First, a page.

For those not familiar with the above acronym, it is one I find I use very seldom, outside of a joke here or there. DYCO – Dashing Young Cavalry Officer. For those who know me personally, you will know I am neither young nor dashing.
This fellow on the other hand is all of the above.
I had originally intended to paint his armour the requisite steel colour, the look at me I’m a tin can look. In the back of my mind though, I remember one of the first full plate minis I ever painted (a long gone Ral Partha evil paladin of some sort). When I painted him I wasn’t sure how to paint metal to look different. His sword was going to be metallic but I figured he wouldn’t look evil if I painted him metallic (plus he would look like he did unpainted). So I painted him black with white edging on his armour.
Fast forward to a few weeks ago and Dagger and Brush (great blog at this link if you want to be wowed by some amazing work: http://daggerandbrush.wordpress.com/) commented on the dark armour. In the back of my mind I figured I would have to send the note clarifying it was just lower on the WIP line, then I started visualizing what he saw: a dark armour model with the striking heraldry. Sold. So rather than fool around with trying Non-Metal-Metal (NMM) for the second time* I opted for basic shadow and highlight play and I will mark some areas where the paint has chipped to show the steel beneath. As an example of real world armour painted black I present this example, but there are many others most of which are less embellished.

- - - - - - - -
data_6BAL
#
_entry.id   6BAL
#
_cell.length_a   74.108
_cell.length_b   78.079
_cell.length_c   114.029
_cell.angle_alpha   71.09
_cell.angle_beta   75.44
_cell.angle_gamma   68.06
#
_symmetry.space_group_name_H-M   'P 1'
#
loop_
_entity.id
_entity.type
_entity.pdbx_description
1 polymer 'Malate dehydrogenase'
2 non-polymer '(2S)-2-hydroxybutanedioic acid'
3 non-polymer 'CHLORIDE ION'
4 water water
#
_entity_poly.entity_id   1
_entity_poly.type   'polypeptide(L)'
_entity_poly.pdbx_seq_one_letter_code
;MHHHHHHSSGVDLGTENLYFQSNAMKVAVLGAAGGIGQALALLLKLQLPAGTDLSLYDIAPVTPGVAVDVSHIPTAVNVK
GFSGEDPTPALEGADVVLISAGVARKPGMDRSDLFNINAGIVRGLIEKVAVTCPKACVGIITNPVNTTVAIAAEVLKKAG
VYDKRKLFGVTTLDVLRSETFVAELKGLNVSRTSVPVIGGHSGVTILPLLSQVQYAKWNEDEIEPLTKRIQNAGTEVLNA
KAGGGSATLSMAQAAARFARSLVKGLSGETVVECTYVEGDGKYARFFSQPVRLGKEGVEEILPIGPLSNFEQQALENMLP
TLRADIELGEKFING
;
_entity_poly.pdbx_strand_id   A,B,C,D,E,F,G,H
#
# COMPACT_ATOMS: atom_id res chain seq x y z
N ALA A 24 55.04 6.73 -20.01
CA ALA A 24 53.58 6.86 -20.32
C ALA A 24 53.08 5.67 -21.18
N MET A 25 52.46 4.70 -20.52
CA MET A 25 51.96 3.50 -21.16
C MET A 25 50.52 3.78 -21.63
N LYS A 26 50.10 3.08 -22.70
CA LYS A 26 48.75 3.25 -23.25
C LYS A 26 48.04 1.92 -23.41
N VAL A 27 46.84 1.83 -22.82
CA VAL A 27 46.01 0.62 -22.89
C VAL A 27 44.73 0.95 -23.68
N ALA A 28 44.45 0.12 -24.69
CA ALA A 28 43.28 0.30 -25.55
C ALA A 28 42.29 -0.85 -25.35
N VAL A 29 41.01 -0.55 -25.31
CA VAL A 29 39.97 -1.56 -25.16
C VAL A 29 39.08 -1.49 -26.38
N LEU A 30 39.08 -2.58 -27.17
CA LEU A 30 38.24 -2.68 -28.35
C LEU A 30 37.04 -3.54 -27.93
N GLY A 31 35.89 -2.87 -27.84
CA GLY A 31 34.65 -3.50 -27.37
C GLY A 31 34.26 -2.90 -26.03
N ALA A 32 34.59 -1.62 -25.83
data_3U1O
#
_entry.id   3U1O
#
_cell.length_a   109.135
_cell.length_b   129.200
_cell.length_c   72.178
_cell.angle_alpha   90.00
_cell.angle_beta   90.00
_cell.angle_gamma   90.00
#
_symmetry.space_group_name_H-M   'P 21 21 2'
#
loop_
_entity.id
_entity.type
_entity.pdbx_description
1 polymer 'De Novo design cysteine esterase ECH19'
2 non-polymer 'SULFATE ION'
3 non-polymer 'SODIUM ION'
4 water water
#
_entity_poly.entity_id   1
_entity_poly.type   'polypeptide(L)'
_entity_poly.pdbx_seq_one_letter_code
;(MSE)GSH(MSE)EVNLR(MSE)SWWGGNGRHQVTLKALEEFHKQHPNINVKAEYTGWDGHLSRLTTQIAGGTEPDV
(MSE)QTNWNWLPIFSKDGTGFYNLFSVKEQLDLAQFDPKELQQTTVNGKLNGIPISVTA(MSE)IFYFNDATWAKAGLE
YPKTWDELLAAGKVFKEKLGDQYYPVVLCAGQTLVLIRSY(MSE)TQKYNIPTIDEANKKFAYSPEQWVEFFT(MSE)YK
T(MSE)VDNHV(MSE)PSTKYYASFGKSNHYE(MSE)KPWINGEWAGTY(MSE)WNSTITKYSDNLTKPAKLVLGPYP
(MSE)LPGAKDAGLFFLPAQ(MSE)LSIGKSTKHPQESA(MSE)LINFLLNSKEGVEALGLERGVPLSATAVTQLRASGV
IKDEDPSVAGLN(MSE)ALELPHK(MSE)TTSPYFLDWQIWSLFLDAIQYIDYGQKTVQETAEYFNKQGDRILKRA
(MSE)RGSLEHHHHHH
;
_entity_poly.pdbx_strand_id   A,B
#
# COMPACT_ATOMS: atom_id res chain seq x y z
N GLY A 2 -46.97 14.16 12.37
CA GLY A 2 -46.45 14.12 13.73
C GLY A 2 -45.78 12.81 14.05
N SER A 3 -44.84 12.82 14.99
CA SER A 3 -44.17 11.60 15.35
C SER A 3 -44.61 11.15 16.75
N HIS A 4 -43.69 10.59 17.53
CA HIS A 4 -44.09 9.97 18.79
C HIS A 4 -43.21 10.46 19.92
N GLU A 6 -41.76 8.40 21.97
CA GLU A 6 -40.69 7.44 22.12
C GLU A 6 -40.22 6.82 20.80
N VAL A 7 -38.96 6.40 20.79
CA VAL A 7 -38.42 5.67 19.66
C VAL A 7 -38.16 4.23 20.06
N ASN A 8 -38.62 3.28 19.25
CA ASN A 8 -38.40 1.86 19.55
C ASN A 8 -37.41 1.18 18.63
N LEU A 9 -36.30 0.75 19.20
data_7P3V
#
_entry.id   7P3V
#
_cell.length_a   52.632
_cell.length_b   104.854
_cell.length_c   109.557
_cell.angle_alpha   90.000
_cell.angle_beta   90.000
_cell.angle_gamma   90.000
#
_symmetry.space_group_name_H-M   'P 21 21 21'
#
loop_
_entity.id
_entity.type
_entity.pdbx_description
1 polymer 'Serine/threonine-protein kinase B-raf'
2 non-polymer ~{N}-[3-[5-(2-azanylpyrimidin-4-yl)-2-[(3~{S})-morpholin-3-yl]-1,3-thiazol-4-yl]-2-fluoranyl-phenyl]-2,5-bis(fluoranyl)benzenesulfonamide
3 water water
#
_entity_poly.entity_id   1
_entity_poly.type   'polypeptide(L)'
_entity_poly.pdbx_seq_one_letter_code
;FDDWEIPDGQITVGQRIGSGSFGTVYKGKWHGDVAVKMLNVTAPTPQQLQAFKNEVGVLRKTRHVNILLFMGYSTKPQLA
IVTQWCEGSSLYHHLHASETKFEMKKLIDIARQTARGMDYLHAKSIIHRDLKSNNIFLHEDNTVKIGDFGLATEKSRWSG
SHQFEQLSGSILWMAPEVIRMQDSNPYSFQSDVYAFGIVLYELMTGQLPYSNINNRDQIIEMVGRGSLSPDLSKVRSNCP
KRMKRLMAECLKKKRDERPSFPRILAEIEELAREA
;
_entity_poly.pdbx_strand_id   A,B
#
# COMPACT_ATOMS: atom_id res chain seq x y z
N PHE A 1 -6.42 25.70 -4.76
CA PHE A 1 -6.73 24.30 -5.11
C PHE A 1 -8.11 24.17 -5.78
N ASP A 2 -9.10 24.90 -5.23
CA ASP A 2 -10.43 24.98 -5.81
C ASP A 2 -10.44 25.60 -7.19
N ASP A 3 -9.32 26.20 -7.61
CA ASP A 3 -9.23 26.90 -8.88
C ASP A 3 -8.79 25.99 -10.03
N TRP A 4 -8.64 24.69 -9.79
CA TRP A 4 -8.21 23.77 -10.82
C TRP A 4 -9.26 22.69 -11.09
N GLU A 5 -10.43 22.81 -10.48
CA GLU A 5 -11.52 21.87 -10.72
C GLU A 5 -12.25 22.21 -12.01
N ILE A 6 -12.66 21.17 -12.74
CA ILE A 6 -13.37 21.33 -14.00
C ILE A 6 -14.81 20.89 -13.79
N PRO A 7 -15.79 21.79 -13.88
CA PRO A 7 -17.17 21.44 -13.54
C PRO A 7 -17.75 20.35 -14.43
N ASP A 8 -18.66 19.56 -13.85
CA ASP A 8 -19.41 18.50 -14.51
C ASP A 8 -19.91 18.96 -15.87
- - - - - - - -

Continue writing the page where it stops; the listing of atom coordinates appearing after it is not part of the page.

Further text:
Anyhow, enough of my rambling, the brushes and paint had a chance to fly last night so Alain, Iconic Cavalier has some progress. First, stage one – the armour.
As the highlighting has gone a bit bright, I may go back and tone it down a bit. It is tough to tell as there is still a lot of black on the model that will be brighter colours – like the inside of the shield, the broad sword, the lance, and the various leather straps, pouches, and demi-sheath for his sword.
With a bit more colour:
The white really makes the shield pop and it toned down the armour a bit. Overall I think this is some good progress on this model.
Looking through my painted minis I did notice there was one mini who escaped getting photographed.
This Bones guy lived up to the rule I set for myself about the fiddly nature of trimming these guys: the gribblies/minions get superficial cleaning of the obvious stuff and that is it. So yes, there is an obvious mold-line down the body when zoomed in, but on the table it isn’t noticeable. I have found an easier way to trim the mold lines on Bones, so it is a bit easier than I thought, just a different technique. In the end I will be rushing through most of the monsters so I won’t give them as much attention. In contrast, I am a bit miffed by a mold like on Alain I can’t reach with a knife and files don’t work as well.
Anyhow, hopefully something was inspirational for you today, if nothing else to check out your local museum. The picture above is not mine nor from my local museum.
* My first attempt at NMM was a sword, a rather large sword so I thought it would be easier to do. It turned out so terrible after the first few layers I quickly painted over it before anyone else could see it. So I really don’t think I have done it yet. My first exposure to NMM was on the Rackham forum years ago where things like mirrored polished armour plates with distorted reflections were the norm…something far beyond my meager painting skills.